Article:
Healthcare is not a luxury, it’s a right

By: Megan Graves, Columnist 

“There she goes, there she goes again,” I sing to my dreams of having affordable, extensive, accessible healthcare. They begin to flutter out the window, once again left shattered by Republicans in the House of Representatives, who I then got to watch smugly celebrate their “sweeping” 217 to 213 win. Meanwhile, Donald Trump reminded us that, “hey, I’m president!” as if anyone could forget, even for just one night of decent sleep.

There’s just something a little odd to me about people who claim to be “pro-life” increasing the risk of unintended pregnancy;  increasing the cost of pregnancy and childbirth dramatically, making it harder to have a healthy pregnancy; and forcing people to die slowly while they try to save up the money to afford the care they need. 

I’m not making that up. Those are all things that will happen if this bill passes in the Senate. Two of the most concerning aspects of the American Health Care Act (creative) are that one, Medicaid will be rolled back, leaving a lot of people without insurance, and two, insurances will have the power (by state) to choose whether or not they’ll accept people with pre-existing conditions.

Where this gets really interesting (terrifying) is that the term “pre-existing condition” can mean a lot of different things. Some obvious examples are things like heart disease, lung disease, cancer, etc. Things that a rational person would think, hm, maybe people with those conditions should have MORE access to healthcare.

Some not so obvious examples are mental illnesses, (including, but not limited to, side effects of sexual and/or domestic violence, like PTSD) and, get this, pregnancy.

You know what isn’t a considered a preexisting condition, though? Erectile Dysfunction. Just thought I’d throw that out there.

Under the ACA, preexisting conditions were protected so that insurance companies could not charge more from, or turn away people who had them. The AHCA, however, lessens those protections. While this bill would be bad for everyone who isn’t raking in millions of dollars a year, as Cecile Richards, the president of the Planned Parenthood Federation of America, puts it, “The AHCA [is] the worst bill for women and women’s health in a generation.”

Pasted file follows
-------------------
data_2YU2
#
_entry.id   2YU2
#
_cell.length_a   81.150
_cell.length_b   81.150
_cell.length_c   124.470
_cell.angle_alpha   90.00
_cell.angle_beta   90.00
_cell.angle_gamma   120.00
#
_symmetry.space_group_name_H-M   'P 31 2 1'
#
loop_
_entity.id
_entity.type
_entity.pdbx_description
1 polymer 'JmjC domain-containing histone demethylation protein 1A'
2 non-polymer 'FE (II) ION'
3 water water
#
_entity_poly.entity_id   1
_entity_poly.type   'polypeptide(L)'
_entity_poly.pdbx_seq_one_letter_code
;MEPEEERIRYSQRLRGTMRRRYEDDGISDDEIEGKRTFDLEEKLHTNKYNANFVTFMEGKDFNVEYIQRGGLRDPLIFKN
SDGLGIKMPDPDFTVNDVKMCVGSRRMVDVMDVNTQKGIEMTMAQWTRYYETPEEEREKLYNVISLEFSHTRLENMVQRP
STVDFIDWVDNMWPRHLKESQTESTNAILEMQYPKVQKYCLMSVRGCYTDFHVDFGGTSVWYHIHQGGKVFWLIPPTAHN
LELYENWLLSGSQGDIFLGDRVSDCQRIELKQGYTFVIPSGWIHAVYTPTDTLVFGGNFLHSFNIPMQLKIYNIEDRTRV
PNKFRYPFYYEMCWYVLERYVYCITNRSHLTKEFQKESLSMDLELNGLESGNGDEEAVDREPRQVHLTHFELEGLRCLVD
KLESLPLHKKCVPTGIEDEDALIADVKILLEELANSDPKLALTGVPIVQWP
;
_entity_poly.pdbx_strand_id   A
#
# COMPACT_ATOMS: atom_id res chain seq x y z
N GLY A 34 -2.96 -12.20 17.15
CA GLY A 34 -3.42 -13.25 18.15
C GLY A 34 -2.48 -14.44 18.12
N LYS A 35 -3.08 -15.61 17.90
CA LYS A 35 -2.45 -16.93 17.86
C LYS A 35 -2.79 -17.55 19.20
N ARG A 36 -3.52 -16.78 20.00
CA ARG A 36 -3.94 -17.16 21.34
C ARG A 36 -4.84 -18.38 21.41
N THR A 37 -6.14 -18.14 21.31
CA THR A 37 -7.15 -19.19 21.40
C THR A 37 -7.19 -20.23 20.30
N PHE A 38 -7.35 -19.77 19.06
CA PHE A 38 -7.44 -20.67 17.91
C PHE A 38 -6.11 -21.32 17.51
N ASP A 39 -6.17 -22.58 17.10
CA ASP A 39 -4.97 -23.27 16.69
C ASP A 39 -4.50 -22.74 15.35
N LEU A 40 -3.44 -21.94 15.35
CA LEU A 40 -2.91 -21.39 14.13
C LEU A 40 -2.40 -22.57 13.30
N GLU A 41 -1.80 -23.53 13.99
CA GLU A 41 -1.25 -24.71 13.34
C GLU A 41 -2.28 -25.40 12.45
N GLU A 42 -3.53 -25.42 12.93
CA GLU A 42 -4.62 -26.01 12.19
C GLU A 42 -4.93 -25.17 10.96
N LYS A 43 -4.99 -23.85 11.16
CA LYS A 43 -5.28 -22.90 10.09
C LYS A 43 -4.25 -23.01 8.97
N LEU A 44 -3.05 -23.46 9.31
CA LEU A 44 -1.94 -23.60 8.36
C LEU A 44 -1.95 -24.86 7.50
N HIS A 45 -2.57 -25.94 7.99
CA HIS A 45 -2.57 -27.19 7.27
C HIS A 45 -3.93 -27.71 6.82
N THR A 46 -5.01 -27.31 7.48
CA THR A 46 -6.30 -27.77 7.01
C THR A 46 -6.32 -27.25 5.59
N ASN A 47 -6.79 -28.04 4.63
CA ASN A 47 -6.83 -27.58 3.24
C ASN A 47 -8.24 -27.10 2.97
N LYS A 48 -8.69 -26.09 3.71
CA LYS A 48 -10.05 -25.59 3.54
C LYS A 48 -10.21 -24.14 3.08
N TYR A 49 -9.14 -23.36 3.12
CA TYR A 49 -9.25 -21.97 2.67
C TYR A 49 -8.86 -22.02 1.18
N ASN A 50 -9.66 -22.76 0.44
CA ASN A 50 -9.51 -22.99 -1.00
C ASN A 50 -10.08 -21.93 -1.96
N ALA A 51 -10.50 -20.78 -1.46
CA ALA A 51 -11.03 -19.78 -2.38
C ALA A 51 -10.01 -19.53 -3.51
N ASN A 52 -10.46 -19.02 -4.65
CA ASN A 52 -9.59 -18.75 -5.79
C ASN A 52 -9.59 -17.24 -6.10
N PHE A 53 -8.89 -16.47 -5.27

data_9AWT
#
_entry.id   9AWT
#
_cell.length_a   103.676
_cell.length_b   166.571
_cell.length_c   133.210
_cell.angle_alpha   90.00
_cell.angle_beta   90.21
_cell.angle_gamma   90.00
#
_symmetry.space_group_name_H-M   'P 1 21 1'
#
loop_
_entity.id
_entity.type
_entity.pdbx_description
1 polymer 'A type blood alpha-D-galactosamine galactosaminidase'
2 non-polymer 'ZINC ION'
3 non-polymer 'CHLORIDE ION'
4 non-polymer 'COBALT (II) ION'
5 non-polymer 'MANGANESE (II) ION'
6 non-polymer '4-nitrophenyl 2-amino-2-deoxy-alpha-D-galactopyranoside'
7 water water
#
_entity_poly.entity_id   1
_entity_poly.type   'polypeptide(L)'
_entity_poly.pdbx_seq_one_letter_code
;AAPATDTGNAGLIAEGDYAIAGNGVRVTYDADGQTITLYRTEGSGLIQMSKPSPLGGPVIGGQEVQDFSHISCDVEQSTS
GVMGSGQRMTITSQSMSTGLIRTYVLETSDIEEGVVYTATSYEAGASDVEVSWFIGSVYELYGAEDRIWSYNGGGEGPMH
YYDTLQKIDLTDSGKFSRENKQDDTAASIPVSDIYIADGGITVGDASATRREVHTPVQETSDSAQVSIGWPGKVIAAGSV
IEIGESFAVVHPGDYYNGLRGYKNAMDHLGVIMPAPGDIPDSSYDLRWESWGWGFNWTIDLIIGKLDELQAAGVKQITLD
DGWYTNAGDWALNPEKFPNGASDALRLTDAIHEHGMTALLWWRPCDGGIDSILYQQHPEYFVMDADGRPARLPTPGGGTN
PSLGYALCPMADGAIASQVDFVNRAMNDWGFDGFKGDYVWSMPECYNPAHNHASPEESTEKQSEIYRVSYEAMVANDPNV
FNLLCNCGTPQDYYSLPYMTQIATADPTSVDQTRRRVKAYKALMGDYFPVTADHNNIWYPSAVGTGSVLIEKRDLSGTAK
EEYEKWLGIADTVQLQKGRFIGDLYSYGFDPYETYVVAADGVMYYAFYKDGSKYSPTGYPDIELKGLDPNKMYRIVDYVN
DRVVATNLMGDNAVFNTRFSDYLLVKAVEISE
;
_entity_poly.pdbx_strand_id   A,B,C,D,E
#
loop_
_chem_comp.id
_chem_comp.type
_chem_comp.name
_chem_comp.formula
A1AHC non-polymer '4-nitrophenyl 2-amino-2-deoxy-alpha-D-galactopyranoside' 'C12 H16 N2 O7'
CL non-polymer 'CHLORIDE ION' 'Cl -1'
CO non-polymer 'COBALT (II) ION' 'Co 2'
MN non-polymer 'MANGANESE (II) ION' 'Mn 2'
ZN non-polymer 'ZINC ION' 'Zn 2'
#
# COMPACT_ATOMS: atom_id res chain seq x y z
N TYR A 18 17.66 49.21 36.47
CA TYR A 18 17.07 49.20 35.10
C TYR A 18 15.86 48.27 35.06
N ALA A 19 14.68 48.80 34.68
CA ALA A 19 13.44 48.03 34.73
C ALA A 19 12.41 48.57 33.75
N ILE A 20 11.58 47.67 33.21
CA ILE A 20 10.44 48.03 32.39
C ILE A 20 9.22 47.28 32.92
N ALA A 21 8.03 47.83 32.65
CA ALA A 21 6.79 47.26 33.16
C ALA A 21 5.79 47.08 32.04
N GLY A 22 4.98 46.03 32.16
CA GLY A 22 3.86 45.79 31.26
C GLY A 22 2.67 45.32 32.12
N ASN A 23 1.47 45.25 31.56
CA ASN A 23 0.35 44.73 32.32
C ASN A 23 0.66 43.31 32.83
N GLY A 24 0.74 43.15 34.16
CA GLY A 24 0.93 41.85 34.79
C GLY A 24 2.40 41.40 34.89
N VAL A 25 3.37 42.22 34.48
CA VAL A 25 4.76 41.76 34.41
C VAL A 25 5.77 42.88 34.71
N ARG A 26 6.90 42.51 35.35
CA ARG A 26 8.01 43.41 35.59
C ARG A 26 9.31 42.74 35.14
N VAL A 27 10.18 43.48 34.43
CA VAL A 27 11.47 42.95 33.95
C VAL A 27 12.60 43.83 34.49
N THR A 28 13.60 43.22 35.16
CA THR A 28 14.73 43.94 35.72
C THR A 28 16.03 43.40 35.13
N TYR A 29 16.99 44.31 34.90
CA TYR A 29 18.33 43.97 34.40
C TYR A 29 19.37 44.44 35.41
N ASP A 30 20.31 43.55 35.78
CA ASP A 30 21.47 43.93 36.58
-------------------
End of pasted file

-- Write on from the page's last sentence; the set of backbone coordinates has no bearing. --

The bill would block those using Medicaid from utilizing Planned Parenthood as a resource, leaving millions with nowhere to turn for sexual education, family planning, or maternity care. Not to mention the other resources offered by Planned Parenthood such as STI and cancer screenings.

It isn’t an exaggeration to say that passing a bill like this would be an act of violence. Millions of people will literally die from diseases and conditions (like pregnancy and childbirth, apparently) if it is made so they cannot afford the care they need. You shouldn’t have to be filthy rich to have access to doctors and medications, and being filthy rich should not rid you of empathy.

To those 217 people that voted in favor of this bill, you are not pro-life. If anything, you are anti-life and sure as hell anti-women.

I mean, heck, I can’t even say you’re just pro-birth anymore because now you’re attempting to take that option away from millions of Americans by making it entirely unaffordable.

Healthcare is a basic human need. It is a right. To treat it as a luxury like your high-end sports cars and your designer suits is disgraceful. No human being has more of a right to a healthy life than any other, especially not based on their finances. The fact that you are able to play with life like this just to prove your stubborn point really shows your privilege.

The bill will now be placed in the hands of the Senate, where they will decide to alter it, pass it, or stop it.

This is the time to call your senators and tell them how you feel about the AHCA. To quote Richards again, “We need everyone who cares about the future of our country to keep calling until we defeat this bill.”

I don’t know about you, but I’ve got a fully charged phone and a small to moderate amount of free time. Ring, ring, y’all.

One thought on “Healthcare is not a luxury, it’s a right

  1. Access to healthcare is not merely a privilege for the fortunate; it’s a fundamental right for all individuals. In today’s society, the notion that healthcare is a luxury rather than a necessity is not only outdated but also morally indefensible. Every person deserves access to quality healthcare services regardless of their socioeconomic status. This includes the provision of essential services such as those offered by a cdpap agency which empowers individuals to receive care in the comfort of their homes while maintaining dignity and independence. Upholding healthcare as a right is not just a matter of policy but a reflection of our shared humanity.

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